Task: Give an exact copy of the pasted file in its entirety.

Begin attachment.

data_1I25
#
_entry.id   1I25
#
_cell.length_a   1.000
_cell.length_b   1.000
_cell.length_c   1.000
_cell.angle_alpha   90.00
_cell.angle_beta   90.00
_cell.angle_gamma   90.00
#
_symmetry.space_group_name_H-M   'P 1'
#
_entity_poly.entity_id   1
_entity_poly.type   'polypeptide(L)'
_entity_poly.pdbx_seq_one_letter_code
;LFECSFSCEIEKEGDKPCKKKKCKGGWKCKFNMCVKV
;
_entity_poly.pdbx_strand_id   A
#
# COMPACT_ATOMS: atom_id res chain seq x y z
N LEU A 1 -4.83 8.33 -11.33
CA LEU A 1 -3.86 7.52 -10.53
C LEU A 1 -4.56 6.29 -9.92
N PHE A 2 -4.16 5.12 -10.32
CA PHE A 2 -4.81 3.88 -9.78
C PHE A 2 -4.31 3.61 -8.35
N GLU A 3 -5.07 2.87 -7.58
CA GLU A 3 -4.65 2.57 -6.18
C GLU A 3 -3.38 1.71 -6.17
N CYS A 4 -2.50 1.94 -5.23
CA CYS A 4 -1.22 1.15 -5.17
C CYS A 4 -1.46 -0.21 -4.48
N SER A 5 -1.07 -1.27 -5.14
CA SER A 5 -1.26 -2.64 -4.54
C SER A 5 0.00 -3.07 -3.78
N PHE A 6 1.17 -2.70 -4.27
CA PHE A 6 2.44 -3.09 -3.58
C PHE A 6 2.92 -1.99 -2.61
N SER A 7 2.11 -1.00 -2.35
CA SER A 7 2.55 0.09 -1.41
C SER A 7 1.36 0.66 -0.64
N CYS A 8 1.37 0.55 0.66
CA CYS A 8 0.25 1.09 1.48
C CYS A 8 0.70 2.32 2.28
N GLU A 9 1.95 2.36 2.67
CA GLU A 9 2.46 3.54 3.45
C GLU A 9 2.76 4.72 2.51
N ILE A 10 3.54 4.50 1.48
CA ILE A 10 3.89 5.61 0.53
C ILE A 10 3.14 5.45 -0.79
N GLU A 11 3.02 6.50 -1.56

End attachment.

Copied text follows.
data_1I25
#
_entry.id   1I25
#
_cell.length_a   1.000
_cell.length_b   1.000
_cell.length_c   1.000
_cell.angle_alpha   90.00
_cell.angle_beta   90.00
_cell.angle_gamma   90.00
#
_symmetry.space_group_name_H-M   'P 1'
#
_entity_poly.entity_id   1
_entity_poly.type   'polypeptide(L)'
_entity_poly.pdbx_seq_one_letter_code
;LFECSFSCEIEKEGDKPCKKKKCKGGWKCKFNMCVKV
;
_entity_poly.pdbx_strand_id   A
#
# COMPACT_ATOMS: atom_id res chain seq x y z
N LEU A 1 -4.83 8.33 -11.33
CA LEU A 1 -3.86 7.52 -10.53
C LEU A 1 -4.56 6.29 -9.92
N PHE A 2 -4.16 5.12 -10.32
CA PHE A 2 -4.81 3.88 -9.78
C PHE A 2 -4.31 3.61 -8.35
N GLU A 3 -5.07 2.87 -7.58
CA GLU A 3 -4.65 2.57 -6.18
C GLU A 3 -3.38 1.71 -6.17
N CYS A 4 -2.50 1.94 -5.23
CA CYS A 4 -1.22 1.15 -5.17
C CYS A 4 -1.46 -0.21 -4.48
N SER A 5 -1.07 -1.27 -5.14
CA SER A 5 -1.26 -2.64 -4.54
C SER A 5 0.00 -3.07 -3.78
N PHE A 6 1.17 -2.70 -4.27
CA PHE A 6 2.44 -3.09 -3.58
C PHE A 6 2.92 -1.99 -2.61
N SER A 7 2.11 -1.00 -2.35
CA SER A 7 2.55 0.09 -1.41
C SER A 7 1.36 0.66 -0.64
N CYS A 8 1.37 0.55 0.66
CA CYS A 8 0.25 1.09 1.48
C CYS A 8 0.70 2.32 2.28
N GLU A 9 1.95 2.36 2.67
CA GLU A 9 2.46 3.54 3.45
C GLU A 9 2.76 4.72 2.51
N ILE A 10 3.54 4.50 1.48
CA ILE A 10 3.89 5.61 0.53
C ILE A 10 3.14 5.45 -0.79
N GLU A 11 3.02 6.50 -1.56